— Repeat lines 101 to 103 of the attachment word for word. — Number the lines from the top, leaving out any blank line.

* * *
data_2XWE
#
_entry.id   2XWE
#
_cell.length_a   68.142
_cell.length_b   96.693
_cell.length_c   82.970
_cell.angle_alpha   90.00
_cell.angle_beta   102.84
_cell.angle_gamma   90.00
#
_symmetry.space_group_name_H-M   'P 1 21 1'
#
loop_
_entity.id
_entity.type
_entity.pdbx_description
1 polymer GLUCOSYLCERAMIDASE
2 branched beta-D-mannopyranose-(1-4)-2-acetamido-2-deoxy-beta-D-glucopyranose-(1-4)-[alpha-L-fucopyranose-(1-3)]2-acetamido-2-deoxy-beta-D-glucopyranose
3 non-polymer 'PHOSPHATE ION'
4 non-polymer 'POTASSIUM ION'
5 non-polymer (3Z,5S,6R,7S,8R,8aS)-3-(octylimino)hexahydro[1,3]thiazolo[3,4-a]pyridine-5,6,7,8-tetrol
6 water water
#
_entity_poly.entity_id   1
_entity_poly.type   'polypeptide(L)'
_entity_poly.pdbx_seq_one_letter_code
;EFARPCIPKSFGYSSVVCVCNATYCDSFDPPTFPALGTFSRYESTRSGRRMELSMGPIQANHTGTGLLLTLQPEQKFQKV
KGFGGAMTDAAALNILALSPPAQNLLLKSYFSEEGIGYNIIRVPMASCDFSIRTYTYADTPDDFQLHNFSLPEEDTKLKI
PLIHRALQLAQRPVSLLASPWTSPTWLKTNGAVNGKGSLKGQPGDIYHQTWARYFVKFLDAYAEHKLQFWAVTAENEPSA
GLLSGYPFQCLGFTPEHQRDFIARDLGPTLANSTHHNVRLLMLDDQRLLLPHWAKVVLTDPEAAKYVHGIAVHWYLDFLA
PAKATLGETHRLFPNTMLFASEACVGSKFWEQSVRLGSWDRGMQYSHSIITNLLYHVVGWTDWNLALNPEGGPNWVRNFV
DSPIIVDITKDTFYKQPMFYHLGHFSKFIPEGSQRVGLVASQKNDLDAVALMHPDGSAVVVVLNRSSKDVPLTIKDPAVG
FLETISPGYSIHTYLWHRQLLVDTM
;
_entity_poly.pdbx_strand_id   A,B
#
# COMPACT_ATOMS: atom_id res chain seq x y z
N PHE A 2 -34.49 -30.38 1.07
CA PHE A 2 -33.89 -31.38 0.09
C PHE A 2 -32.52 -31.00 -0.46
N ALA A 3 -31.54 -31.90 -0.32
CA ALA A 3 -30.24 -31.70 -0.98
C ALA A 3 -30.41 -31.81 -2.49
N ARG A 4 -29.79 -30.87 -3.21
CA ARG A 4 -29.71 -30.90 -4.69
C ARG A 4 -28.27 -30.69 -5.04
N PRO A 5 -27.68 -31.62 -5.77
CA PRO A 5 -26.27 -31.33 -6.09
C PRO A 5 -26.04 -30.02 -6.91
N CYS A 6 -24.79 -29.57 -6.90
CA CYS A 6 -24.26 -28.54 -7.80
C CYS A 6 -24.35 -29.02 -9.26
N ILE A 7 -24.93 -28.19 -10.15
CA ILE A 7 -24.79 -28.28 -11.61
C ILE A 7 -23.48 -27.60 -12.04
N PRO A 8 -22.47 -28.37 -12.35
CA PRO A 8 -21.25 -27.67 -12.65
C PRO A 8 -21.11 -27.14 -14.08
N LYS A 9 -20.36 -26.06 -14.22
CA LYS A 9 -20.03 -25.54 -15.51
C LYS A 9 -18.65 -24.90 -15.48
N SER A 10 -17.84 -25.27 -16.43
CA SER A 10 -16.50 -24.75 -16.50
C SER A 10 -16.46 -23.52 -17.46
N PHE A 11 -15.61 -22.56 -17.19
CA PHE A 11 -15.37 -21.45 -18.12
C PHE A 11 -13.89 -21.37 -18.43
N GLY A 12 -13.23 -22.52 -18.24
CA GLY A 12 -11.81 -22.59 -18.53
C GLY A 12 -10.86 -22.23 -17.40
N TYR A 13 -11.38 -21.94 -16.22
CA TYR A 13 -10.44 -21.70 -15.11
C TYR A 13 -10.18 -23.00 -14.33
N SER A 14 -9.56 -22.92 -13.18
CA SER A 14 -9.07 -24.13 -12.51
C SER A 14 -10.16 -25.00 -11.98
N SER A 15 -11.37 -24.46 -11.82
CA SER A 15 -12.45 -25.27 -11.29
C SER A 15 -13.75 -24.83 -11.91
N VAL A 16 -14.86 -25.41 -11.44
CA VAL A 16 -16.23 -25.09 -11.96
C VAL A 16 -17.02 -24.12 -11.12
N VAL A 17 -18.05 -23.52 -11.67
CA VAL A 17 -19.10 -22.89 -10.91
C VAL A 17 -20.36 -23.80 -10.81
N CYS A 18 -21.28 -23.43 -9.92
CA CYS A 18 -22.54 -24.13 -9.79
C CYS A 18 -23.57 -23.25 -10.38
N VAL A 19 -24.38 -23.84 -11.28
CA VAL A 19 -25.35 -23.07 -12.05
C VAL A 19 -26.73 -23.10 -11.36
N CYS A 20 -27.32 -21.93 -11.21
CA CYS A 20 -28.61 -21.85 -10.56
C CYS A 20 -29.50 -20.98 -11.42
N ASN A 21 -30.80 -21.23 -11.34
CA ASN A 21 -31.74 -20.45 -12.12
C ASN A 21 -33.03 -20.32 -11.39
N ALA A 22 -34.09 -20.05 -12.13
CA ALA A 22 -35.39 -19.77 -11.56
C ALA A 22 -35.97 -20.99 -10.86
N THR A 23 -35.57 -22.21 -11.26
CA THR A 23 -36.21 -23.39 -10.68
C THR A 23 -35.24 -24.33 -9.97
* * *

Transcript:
C ALA A 22 -35.97 -20.99 -10.86
N THR A 23 -35.57 -22.21 -11.26
CA THR A 23 -36.21 -23.39 -10.68